You’ll need to apply in full for the mortgage

Even if you have an Agreement in Principle (AIP), you’ll now need to apply in full for your mortgage. If you’ve decided to take a mortgage with us, call us on 0800 121 8899 to speak to one of our mortgage advisors.

Who carries out the valuation?

When you take out a mortgage with us, we’ll instruct an expert to carry out a basic valuation of the property and make sure it’s suitable to ‘secure’ the loan – this means we make sure it’s worth the money we’re lending you. We include a standard valuation up to £670 for first time buyers.

Or, you could choose to pay extra and have a more detailed survey:


Homebuyer's Report

This reveals any structural problems, such as subsidence or damp, plus problems inside and outside (eg: mobile phone masts, risk of flooding etc). The survey isn't comprehensive - the surveyor won’t move furniture or look underneath floorboards - and it's only suitable if the property is conventional and in reasonable condition.

If you choose to have a Homebuyer’s Report, you need to pay the full cost yourself.


Full Structural Survey

This is the most in-depth type of survey – the structural engineer carries out a thorough inspection from top to bottom. As well as all the things looked for in a Homebuyer’s Report, they’ll actively look for other problems such as asbestos, insect infestations and faulty plumbing. Their survey identifies any areas that may need work in the future.

If you choose to have a full structural survey, you need to pay the full cost yourself.

How do I finalise the purchase?

After the valuation and survey (if applicable) and when you have your mortgage offer, your solicitor will send you the contract to sign. Go through it carefully and make sure you’re happy with everything because when you sign the contract, you’re committed to the sale.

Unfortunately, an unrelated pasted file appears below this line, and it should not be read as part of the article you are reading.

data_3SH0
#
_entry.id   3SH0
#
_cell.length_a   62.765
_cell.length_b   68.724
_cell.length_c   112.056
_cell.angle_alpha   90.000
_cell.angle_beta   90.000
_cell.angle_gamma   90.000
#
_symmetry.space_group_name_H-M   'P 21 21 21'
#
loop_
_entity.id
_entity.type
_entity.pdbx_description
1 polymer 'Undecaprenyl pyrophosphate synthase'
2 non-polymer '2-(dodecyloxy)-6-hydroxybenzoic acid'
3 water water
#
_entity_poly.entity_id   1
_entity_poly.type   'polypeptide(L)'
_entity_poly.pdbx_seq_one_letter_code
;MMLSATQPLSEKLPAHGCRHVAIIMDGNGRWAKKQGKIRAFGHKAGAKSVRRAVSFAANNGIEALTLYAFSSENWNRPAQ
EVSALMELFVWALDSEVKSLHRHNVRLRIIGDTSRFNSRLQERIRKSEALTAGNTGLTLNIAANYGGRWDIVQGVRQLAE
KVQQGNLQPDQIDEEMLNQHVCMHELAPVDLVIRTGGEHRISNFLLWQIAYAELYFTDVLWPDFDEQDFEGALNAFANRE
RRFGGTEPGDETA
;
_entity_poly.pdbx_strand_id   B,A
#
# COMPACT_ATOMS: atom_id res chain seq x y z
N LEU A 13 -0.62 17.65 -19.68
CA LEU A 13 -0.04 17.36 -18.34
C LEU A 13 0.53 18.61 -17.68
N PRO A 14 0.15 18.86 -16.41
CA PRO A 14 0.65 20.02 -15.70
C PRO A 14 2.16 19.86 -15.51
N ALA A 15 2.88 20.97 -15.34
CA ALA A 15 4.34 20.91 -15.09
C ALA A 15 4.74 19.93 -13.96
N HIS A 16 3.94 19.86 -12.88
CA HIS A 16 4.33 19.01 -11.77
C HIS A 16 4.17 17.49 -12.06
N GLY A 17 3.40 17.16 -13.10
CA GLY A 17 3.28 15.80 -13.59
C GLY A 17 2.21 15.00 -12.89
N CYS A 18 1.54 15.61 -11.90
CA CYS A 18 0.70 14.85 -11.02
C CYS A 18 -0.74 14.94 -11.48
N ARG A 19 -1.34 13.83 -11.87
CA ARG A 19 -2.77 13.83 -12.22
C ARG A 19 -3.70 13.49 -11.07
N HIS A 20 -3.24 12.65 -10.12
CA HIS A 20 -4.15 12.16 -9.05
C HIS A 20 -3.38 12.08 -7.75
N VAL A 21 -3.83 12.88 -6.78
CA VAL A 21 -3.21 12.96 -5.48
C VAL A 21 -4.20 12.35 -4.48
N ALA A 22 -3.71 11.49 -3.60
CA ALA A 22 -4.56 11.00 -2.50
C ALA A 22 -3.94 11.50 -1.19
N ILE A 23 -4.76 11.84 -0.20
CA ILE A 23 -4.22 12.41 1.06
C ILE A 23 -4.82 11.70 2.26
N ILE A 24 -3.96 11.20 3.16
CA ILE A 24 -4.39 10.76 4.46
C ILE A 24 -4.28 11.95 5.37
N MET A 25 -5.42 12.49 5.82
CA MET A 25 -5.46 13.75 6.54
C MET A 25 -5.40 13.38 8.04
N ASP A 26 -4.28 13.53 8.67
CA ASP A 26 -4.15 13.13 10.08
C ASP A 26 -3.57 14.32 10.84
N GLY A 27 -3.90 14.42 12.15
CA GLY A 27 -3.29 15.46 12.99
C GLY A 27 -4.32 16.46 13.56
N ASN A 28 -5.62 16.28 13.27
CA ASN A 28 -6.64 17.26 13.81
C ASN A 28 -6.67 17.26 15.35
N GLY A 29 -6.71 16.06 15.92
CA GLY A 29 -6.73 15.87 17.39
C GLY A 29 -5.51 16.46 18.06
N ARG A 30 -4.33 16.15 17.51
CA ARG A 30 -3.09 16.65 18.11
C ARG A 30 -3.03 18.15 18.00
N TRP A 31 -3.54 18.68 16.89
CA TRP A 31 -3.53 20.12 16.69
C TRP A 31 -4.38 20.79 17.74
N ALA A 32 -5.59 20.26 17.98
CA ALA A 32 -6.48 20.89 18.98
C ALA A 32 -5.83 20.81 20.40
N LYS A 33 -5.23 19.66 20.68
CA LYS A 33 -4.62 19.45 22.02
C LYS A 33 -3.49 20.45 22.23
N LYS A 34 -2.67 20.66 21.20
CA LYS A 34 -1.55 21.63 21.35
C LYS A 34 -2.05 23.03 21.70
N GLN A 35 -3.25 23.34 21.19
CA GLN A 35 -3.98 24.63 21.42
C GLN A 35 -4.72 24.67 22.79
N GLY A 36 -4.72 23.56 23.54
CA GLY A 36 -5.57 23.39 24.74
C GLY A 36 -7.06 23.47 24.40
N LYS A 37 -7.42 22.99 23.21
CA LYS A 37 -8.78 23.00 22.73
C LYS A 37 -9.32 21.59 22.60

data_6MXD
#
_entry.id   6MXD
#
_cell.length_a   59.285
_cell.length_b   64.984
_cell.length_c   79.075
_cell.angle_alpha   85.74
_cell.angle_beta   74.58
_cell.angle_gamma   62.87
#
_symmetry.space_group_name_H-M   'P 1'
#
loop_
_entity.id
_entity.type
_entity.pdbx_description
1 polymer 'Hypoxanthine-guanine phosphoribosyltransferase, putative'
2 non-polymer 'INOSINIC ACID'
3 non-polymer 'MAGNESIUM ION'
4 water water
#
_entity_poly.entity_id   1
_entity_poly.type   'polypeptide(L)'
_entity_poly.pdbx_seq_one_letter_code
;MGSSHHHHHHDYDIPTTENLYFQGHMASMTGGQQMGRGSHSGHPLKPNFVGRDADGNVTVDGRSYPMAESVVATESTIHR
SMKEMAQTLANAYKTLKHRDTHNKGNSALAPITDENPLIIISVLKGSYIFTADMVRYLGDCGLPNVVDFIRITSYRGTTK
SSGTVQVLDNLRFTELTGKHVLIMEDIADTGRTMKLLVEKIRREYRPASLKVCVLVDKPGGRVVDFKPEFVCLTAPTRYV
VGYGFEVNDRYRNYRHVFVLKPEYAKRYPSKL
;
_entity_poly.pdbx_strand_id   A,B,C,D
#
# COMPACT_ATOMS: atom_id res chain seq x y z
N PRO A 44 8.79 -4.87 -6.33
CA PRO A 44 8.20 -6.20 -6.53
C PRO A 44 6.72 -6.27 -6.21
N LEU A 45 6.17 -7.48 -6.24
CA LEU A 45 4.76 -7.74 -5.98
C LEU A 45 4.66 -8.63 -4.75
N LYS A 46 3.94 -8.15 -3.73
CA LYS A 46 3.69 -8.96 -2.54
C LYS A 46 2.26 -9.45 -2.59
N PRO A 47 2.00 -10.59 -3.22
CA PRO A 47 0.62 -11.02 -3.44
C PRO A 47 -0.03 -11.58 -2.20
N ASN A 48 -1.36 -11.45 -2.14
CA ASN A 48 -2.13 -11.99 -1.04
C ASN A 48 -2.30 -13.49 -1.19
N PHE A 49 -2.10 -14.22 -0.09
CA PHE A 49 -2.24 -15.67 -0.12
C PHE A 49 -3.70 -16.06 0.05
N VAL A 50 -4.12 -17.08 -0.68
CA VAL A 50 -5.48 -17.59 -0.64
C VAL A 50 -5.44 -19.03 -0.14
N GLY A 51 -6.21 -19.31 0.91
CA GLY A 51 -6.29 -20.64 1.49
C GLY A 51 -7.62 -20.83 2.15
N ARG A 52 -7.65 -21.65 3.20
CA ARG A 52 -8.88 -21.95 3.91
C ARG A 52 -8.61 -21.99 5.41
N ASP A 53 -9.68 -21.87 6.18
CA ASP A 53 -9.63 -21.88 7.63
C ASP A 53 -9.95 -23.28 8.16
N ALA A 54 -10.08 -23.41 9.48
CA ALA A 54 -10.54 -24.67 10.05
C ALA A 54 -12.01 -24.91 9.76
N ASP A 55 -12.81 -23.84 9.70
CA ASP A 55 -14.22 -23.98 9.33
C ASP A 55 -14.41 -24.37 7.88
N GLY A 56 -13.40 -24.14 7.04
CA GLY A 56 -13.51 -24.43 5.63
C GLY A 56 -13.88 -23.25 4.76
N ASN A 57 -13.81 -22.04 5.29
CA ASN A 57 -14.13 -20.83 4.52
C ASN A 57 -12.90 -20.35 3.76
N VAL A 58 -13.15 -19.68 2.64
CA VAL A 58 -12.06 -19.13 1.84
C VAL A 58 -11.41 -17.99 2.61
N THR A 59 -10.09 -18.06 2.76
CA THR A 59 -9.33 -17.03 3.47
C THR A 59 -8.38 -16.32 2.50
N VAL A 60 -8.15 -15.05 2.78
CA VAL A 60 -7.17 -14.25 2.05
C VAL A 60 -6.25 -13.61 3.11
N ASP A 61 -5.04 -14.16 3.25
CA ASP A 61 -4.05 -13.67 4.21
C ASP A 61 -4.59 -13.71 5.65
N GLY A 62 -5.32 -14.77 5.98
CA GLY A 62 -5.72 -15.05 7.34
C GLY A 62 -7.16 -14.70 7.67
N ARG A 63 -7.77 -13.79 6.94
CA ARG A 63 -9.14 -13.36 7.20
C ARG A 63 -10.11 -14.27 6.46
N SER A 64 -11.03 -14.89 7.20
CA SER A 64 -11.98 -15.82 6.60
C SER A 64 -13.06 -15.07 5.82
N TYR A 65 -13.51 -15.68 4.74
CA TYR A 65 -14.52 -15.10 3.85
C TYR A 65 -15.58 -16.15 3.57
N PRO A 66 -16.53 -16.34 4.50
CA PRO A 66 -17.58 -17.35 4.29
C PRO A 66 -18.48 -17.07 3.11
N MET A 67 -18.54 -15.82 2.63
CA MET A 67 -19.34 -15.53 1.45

When your solicitor has your signed contract and the seller’s solicitor has theirs, they exchange them. This formal ‘exchange of contracts’ means that the purchase is now legally binding. Then you and your solicitor can agree a date for completion.


At this point, you must also make sure that you have adequate buildings insurance for the property. You may also be asked to pay a holding deposit.

What happens at completion?

The period between the solicitors exchanging contracts and the purchase being completed can vary, but it’s usually no longer than four weeks. When it’s complete, you’ll have to pay these charges:


  • The balance in full for the property
    Your deposit plus the amount you’ve borrowed to pay for the property.
    You might also have to pay the solicitor a fee for transferring the money.
  • Mortgage fees (if applicable)
  • Land Registry charges
    You usually pay this to your solicitor who pays the Land Registry for you
  • Stamp Duty
    You pay this tax to your solicitor and they pay it to the Government for you.
  • Your solicitor’s bill
    When everything’s been completed and everyone has been paid, you can move into your new home.

I’ve moved into my home and I’m paying my mortgage each month. What happens now?

Every year in January, we’ll send you a statement that shows how much you’ve paid off your mortgage, and how much you have left to pay.


If you’ve taken out a fixed rate mortgage with us, we’ll write to you before your current deal comes to an end to suggest a mortgage review.


You can find lots more information in our Help and Support section but if you have any questions about your mortgage, call us on 0800 121 8899.